Episode 23 :: Katherine MacLean :: Meditation Effects on Concentration

| July 30, 2010 | 1 Comment

Katherine MacLean

There are a lot of scientific studies on the effects of meditation. Today we speak with Katherine MacLean about one of the good ones — and why it’s good.

We’ve all seen the claims of the amazing benefits of meditation. Some of these are legitimate studies, others are simply disingenuous hooks to a hefty price tag. One of the traits of our modern culture is a desire to validate our practice or ideological view with the support of science. Often this can lend credence to impressions we already have, as anecdotes become empirical evidence, leading eventually to hard evidence from repeatable, properly controlled scientific studies.

But not all of us are scientists. Our experience with the scientific method as a way of discerning fact from fiction, truth from misperception, ends with high school biology. So, how do we do a little bit of diligence in discerning the harmful claims of pseudo-science, from the effective realities of what actually works? Today we speak with Katherine MacLean about a recent study on meditation’s effects on concentration, and some of the earmarks of what makes this a valid study.

Katherine MacLean grew up in Connecticut and received her bachelor’s degree at Dartmouth College in the woods of New Hampshire. After a two-year stint recording brain activity in rhesus monkeys, she transitioned to studying primates who could talk about their subjective experiences: humans.

During her graduate studies at the University of California, Davis, she worked with Ron Mangun on studies of visual attention and with Clifford Saron on the Shamatha Project – a longitudinal study of changes in behavior and brain function during intensive meditation training. She received her Ph.D. in Psychology in the fall of 2009 and subsequently joined the Behavioral Pharmacology Research Unit within the Johns Hopkins University School of Medicine as a postdoctoral fellow.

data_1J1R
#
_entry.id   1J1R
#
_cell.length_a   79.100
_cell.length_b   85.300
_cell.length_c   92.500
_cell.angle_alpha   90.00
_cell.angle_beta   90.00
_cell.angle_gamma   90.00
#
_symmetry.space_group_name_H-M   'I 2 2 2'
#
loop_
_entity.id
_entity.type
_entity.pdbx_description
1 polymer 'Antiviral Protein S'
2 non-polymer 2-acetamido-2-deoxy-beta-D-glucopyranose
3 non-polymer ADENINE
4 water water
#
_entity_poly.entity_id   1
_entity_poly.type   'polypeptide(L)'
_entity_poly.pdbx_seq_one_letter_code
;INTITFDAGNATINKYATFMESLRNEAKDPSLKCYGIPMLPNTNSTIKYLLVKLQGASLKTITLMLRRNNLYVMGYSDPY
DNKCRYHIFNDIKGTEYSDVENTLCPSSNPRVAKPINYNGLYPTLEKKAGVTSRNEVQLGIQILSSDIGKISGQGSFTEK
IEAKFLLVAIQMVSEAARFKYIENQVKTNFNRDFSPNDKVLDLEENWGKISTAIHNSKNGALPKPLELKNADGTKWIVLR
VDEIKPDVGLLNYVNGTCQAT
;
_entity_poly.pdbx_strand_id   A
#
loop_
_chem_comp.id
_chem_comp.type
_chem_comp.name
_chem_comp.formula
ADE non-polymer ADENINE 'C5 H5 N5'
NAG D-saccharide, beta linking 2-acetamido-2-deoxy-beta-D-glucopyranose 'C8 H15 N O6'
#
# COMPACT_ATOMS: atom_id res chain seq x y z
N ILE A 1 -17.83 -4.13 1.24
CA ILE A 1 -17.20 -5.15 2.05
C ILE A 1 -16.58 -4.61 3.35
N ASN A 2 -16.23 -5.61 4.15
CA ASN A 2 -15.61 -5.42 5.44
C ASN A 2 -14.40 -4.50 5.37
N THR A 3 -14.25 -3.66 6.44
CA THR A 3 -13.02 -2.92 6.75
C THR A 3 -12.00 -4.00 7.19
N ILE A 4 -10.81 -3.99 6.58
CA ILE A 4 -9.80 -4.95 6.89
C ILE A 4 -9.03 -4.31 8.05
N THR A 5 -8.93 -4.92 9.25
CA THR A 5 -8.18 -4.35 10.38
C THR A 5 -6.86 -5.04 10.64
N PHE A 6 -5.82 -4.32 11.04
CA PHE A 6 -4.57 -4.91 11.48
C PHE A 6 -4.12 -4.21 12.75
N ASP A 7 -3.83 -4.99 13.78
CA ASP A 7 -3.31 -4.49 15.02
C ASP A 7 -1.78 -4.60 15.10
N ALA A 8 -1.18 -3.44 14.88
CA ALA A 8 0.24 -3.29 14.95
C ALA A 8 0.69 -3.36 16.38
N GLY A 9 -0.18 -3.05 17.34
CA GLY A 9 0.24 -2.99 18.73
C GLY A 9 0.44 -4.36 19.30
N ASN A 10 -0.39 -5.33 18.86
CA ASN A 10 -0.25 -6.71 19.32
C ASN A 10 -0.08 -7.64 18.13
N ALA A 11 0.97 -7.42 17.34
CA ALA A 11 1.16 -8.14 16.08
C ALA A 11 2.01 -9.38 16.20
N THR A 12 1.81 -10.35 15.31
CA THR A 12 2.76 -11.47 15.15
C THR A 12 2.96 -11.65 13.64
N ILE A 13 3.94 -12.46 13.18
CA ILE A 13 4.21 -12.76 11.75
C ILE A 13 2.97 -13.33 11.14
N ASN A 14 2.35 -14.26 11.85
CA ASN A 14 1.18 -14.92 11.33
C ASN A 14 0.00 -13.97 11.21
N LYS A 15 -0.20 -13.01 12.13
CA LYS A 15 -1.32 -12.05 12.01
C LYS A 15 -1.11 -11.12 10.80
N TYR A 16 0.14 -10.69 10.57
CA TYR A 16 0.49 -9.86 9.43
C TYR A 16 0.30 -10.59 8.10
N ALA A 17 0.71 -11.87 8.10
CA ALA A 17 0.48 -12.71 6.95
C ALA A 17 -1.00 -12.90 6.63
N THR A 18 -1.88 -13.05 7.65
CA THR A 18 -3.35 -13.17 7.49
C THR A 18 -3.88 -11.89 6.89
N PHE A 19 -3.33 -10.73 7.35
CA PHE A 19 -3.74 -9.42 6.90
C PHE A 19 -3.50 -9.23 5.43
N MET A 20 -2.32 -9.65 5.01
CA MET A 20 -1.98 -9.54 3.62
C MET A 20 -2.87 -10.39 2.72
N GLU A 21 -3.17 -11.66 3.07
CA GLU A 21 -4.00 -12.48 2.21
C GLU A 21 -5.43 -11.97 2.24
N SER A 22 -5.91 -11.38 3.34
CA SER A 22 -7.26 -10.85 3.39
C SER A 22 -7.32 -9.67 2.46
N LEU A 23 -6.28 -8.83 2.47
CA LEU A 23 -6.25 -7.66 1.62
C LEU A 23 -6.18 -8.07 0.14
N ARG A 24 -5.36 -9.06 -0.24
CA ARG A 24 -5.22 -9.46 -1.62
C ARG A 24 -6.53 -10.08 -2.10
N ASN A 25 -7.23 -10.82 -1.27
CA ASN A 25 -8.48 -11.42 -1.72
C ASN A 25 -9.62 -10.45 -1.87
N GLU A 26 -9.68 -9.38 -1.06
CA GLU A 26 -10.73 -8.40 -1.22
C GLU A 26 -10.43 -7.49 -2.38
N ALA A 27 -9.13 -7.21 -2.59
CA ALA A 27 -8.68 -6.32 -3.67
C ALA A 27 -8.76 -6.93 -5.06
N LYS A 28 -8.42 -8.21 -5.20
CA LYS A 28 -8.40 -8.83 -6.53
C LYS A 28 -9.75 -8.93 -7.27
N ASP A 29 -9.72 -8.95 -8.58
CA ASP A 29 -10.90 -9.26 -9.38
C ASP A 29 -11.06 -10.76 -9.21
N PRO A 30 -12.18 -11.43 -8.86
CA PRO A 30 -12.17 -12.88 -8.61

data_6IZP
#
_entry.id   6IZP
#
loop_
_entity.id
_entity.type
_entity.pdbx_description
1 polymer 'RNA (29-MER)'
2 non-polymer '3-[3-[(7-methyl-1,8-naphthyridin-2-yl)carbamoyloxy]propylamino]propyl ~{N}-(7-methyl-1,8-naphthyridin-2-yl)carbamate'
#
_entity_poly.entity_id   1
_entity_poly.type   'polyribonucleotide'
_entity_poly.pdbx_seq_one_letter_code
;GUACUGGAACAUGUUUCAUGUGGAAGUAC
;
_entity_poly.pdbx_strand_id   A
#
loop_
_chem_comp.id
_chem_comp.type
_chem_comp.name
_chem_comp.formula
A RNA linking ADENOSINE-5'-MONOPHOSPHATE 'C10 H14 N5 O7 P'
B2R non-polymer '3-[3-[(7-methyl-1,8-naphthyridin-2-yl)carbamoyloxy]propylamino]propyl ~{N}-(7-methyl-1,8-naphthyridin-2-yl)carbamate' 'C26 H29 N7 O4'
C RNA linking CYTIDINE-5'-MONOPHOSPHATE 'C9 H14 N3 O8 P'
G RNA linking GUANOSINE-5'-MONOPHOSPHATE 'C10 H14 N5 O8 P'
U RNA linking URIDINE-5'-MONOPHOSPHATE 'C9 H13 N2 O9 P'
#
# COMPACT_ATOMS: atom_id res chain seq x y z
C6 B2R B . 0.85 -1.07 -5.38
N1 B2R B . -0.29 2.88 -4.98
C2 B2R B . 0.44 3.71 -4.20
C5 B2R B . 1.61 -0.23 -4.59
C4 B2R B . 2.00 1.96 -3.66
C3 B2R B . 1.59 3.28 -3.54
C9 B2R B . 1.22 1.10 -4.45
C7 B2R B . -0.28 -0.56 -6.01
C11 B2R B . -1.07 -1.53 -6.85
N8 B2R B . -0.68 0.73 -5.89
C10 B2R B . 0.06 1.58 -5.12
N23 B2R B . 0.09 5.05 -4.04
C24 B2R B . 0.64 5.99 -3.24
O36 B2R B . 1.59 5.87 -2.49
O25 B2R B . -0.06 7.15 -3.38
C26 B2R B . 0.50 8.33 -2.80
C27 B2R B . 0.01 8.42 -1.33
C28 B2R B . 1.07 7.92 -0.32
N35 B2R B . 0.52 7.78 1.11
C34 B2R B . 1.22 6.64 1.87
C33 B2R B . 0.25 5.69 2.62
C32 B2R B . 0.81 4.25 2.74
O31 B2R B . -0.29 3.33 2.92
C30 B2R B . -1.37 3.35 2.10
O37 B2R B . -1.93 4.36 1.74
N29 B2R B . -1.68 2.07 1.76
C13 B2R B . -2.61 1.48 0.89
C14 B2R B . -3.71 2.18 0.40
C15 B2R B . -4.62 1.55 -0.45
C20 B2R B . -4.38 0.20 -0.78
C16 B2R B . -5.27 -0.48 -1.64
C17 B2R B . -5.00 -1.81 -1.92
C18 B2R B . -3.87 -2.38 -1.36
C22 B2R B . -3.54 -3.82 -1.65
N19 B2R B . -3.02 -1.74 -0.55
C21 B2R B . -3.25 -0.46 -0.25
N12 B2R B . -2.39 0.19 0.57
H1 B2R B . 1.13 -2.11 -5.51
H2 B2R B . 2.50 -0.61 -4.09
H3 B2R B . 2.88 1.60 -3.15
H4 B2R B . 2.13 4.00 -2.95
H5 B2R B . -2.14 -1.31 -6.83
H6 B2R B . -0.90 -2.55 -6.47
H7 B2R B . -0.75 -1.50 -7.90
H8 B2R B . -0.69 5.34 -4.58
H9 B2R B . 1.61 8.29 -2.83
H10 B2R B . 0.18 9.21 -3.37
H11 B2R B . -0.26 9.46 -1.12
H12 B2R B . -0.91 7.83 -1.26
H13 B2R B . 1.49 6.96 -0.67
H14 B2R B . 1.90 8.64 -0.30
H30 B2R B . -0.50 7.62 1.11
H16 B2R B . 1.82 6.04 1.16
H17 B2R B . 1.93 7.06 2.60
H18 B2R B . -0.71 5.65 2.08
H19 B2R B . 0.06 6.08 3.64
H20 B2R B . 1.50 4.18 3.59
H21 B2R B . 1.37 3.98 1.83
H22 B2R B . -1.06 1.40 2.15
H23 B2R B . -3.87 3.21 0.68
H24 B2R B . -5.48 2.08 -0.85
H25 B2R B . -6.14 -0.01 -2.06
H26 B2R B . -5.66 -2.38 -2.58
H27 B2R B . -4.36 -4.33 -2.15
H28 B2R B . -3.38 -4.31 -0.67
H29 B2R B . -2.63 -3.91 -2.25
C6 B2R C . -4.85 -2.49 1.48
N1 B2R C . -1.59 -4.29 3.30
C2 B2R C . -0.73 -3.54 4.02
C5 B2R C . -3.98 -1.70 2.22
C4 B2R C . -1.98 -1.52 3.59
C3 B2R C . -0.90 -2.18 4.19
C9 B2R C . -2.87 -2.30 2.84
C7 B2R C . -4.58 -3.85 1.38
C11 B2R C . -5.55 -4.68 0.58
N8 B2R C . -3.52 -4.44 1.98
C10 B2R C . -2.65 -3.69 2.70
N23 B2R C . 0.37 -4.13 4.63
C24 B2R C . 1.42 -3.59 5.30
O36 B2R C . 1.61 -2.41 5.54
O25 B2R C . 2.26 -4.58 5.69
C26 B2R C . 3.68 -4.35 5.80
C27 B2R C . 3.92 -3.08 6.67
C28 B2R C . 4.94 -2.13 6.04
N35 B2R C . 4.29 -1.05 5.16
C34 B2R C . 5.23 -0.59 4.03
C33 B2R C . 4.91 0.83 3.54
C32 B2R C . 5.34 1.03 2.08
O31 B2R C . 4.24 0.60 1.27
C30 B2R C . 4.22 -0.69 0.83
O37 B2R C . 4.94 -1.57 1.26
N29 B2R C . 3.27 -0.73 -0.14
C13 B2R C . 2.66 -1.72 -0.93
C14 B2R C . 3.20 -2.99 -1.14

She is currently working with Roland Griffiths and Matthew Johnson on a study looking at the combined effects of daily meditation and psilocybin (a classic hallucinogen) on changes in behavior, cognition, psychological function, and spirituality.

:: Discuss this episode ::



“People may think meditation is something that makes you feel good and going on a meditation retreat is like going on vacation and you get to be at peace with yourself. That’s what people think until they try it. Then you realize how challenging it is to just sit and observe something without being distracted.” — Katherine MacLean



Check out the ABC2 news’ segment on the study.


Web Links

Music for This Episode

Hon Shirabe

Rodrigo Rodriguez

The music heard in the middle of the podcast is from Rodrigo Rodriguez. The tracks used in this episode are:

  • Shikantaza

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Category: The Secular Buddhist Podcast

Ted Meissner

About the Author ()

Ted Meissner is the host of the podcast Present Moment: Mindfulness Practice and Science. He has been a meditator since the early 90’s, has been interviewed for Books and Ideas, Mindful Lives, and The Whole Leader podcasts, spoken about mindfulness with various groups including Harvard Humanist Hub, and has written for Elephant Journal and The International Journal of Whole Person Care. He is the Executive Director of the Secular Buddhist Association, host of the SBA’s official podcast The Secular Buddhist, and is on the Advisory Board for the Spiritual Naturalist Society. Ted’s background is in the Zen and Theravada traditions, he is a regular speaker on interfaith panel discussions, and is interested in examining the evolution of contemplative practice in contemporary culture. Ted teaches Mindfulness Based Stress Reduction (MBSR) at the Center for Mindfulness in Medicine, Health Care & Society, where he is the Manager of Online Programming and Community Development.

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